Although this limitation won’t affect most consumer debtors, the eight-year period applied to prior Chapter 7 cases also applies when the consumer has previously received a discharge in a Chapter 11 reorganization case.

Waiting Period for Subsequent Chapter 13 Cases

The waiting period for Chapter 13 debtors who want to receive a discharge in the second or subsequent case is shorter. A bankruptcy court may not grant a discharge in a Chapter 13 case if the debtor:

  • Received a discharge in a Chapter 7 or Chapter 11 bankruptcy case filed within the four-year period preceding filing of the current case, or
  • Received a discharge in a Chapter 13 case filed within the two years before filing of the current case

Note that the lock-out period relating to a prior Chapter 13 case rarely comes into play, since a successful Chapter 13 case typically takes three to five years to complete. There generally isn’t enough time to file a Chapter 13 case, receive a discharge, and then file again within two years. Some exceptions would be when the debtor received a hardship discharge or paid the previous case out early.

A debtor who is not eligible for discharge based on these limitations may still be able to use the Chapter 13 bankruptcy process to break up delinquent debt into manageable payments across a three to five year plan.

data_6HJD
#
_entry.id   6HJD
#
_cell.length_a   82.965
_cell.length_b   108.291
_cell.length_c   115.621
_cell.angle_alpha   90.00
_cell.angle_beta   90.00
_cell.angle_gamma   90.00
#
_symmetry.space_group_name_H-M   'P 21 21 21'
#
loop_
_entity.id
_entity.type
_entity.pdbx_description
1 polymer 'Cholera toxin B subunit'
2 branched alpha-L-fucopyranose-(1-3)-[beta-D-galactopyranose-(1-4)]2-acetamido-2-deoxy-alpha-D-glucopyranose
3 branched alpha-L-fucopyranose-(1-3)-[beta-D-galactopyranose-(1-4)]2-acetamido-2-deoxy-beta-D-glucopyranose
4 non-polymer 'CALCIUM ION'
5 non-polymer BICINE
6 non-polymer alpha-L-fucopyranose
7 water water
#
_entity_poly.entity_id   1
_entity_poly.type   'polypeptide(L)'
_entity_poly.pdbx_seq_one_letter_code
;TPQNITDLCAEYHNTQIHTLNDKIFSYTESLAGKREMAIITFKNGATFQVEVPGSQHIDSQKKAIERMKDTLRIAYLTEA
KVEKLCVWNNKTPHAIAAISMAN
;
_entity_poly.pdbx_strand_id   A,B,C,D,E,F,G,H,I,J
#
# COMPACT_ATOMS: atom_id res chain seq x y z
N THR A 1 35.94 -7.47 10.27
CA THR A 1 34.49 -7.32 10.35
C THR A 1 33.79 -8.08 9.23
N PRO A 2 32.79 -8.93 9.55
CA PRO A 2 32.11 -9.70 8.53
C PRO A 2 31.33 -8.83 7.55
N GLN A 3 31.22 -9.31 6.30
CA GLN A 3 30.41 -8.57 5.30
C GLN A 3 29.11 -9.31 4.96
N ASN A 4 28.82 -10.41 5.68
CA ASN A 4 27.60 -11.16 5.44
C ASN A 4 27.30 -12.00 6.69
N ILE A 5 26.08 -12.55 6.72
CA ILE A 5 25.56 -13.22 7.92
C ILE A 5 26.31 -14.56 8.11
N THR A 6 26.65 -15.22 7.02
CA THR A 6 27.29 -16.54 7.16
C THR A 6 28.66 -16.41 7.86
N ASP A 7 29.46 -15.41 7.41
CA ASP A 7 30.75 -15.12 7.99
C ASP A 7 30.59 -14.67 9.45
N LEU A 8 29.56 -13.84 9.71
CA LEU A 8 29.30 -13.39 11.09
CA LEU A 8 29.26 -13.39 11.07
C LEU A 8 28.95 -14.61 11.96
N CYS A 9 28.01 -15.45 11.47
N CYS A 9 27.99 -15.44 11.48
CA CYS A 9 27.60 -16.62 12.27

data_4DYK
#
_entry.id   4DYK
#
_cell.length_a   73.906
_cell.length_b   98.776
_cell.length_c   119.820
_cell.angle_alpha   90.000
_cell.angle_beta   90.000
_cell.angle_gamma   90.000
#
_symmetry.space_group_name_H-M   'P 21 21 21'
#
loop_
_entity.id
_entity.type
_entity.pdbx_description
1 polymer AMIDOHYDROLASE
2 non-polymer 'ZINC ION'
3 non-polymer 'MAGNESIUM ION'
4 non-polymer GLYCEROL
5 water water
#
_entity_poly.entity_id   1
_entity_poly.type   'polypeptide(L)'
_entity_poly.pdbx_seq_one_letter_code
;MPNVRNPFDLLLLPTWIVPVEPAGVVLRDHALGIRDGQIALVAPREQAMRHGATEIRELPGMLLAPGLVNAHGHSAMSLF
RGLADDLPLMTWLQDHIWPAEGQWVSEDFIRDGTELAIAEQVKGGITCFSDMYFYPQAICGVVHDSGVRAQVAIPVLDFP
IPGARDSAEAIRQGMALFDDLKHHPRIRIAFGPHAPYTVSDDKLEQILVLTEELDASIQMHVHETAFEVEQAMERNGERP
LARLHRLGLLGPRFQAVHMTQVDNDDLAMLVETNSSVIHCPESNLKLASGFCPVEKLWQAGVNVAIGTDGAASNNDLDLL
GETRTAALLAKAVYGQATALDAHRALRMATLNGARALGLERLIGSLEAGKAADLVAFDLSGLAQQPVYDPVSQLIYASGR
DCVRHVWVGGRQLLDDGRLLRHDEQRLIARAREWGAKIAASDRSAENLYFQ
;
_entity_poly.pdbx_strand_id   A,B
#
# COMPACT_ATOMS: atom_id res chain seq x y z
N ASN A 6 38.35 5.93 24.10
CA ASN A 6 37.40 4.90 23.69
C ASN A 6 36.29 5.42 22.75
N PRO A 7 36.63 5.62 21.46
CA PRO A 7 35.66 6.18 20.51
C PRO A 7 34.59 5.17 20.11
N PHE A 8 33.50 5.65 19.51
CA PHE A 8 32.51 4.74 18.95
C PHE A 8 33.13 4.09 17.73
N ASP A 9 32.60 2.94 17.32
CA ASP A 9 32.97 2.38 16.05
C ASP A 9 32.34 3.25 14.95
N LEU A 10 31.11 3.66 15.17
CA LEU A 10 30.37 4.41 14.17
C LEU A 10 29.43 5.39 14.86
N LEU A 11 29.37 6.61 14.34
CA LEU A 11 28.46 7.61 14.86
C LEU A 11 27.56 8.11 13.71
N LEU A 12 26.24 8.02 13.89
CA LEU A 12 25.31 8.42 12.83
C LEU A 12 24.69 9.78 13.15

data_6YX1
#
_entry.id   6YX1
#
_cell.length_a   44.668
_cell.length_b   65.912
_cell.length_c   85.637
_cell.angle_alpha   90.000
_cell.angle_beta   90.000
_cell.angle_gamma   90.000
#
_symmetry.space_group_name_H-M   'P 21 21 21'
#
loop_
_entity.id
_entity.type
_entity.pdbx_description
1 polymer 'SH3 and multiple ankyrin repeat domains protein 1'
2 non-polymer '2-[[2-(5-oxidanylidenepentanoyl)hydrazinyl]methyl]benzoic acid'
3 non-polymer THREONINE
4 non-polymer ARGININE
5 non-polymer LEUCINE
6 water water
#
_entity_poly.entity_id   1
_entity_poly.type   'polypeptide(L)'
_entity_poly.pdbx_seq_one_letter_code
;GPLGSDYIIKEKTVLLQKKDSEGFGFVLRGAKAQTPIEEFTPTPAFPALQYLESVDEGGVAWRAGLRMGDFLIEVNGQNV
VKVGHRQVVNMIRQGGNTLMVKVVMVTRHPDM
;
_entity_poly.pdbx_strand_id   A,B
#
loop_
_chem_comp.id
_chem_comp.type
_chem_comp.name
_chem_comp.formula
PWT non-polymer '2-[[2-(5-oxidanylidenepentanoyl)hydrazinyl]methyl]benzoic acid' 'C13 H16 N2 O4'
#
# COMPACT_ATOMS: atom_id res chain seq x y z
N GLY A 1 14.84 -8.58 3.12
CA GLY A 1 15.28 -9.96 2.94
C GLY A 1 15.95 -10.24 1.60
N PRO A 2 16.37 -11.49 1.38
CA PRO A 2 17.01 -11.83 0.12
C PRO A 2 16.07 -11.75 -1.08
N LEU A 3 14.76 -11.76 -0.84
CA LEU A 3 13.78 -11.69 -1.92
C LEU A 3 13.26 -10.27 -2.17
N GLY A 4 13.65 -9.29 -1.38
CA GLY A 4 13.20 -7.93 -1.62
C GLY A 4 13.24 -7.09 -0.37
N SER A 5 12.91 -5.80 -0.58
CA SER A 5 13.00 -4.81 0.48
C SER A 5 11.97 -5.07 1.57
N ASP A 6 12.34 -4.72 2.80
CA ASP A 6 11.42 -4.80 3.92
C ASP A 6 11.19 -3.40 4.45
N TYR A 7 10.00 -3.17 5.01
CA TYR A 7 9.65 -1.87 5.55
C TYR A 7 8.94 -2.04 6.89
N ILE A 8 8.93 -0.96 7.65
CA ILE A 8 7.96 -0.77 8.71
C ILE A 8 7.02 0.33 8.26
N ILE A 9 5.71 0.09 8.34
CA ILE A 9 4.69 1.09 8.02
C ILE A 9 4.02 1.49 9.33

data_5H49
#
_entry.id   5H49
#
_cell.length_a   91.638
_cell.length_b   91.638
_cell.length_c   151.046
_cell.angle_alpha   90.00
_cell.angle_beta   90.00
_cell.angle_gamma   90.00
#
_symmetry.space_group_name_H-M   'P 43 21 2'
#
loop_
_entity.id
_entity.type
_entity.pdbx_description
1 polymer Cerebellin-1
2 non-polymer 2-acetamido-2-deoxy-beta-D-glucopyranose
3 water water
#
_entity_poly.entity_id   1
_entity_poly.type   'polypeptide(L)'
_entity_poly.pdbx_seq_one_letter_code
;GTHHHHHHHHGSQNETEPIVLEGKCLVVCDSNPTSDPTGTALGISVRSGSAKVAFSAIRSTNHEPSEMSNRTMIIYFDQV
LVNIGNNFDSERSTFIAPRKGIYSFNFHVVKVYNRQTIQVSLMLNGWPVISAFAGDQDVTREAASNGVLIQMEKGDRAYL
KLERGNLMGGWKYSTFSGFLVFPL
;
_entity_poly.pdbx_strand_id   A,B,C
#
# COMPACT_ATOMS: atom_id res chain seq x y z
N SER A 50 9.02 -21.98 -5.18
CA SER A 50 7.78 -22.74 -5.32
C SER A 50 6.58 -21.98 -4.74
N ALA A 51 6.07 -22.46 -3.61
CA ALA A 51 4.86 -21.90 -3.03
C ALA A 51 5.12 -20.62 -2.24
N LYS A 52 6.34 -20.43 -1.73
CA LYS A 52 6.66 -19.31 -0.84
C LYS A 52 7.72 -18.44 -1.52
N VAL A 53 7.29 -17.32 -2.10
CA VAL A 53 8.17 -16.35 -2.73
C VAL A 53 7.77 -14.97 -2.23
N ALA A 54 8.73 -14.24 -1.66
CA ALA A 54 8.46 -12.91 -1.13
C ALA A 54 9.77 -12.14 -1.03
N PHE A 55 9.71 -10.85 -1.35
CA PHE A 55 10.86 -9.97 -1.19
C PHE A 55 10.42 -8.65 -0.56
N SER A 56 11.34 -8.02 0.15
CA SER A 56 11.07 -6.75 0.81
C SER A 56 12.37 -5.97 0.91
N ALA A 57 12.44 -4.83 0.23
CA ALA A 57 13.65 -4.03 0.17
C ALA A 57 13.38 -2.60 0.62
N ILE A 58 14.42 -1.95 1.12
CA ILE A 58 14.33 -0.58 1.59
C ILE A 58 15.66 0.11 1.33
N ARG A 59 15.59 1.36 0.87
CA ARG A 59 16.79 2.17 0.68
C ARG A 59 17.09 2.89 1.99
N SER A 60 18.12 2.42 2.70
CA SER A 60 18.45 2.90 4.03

Other Limitations Created by Prior Bankruptcy Filings

The limitations described above–the ones most commonly referenced in connection with questions like “How long do I have to wait to file bankruptcy again?”–apply when the prior case was successful and ended in discharge. However, prior unsuccessful bankruptcy cases may also impact the availability of discharge. In addition, previous filings affect the application of the automatic stay, which is a critical tool for many bankruptcy petitioners.

Under Section 109(g) of the Code, an individual may not file a new bankruptcy case if within the past 180 days he or she:

  • Has been a debtor in a case that was dismissed by the court because the debtor willfully failed to comply with a court order, 
  • Has been a debtor in a case that was dismissed by the court because he or she or failed to appear in court, or
  • Has been a debtor in a case voluntarily dismissed after a creditor requested relief from the stay

Another limitation on the power of subsequent bankruptcy filings is that a debtor who has dismissed or had a Chapter 7, 11, or 13 case dismissed within the preceding year is only granted an automatic stay for 30 days. If two or more cases have been dismissed within the one-year period, the automatic stay doesn’t take effect at all.

The bottom line is that the waiting periods for filing a subsequent bankruptcy case, having an automatic stay entered, and being eligible for a discharge are far more complex than “you have to wait eight years” implies. A free consultation with a local bankruptcy attorney can help untangle your options and any limitations or loss of benefits you may face in filing a subsequent bankruptcy case. 

Amy Tanner
Written by Amy Tanner

Amy K Tanner is a shareholder in several of the Bond & Botes Law Offices. She holds a Bachelor of Science from Auburn University at Montgomery, and a Juris Doctorate from Thomas Goode Jones School of Law. She focuses primarily on consumer bankruptcy law in the Huntsville and Decatur offices.Read her full bio here.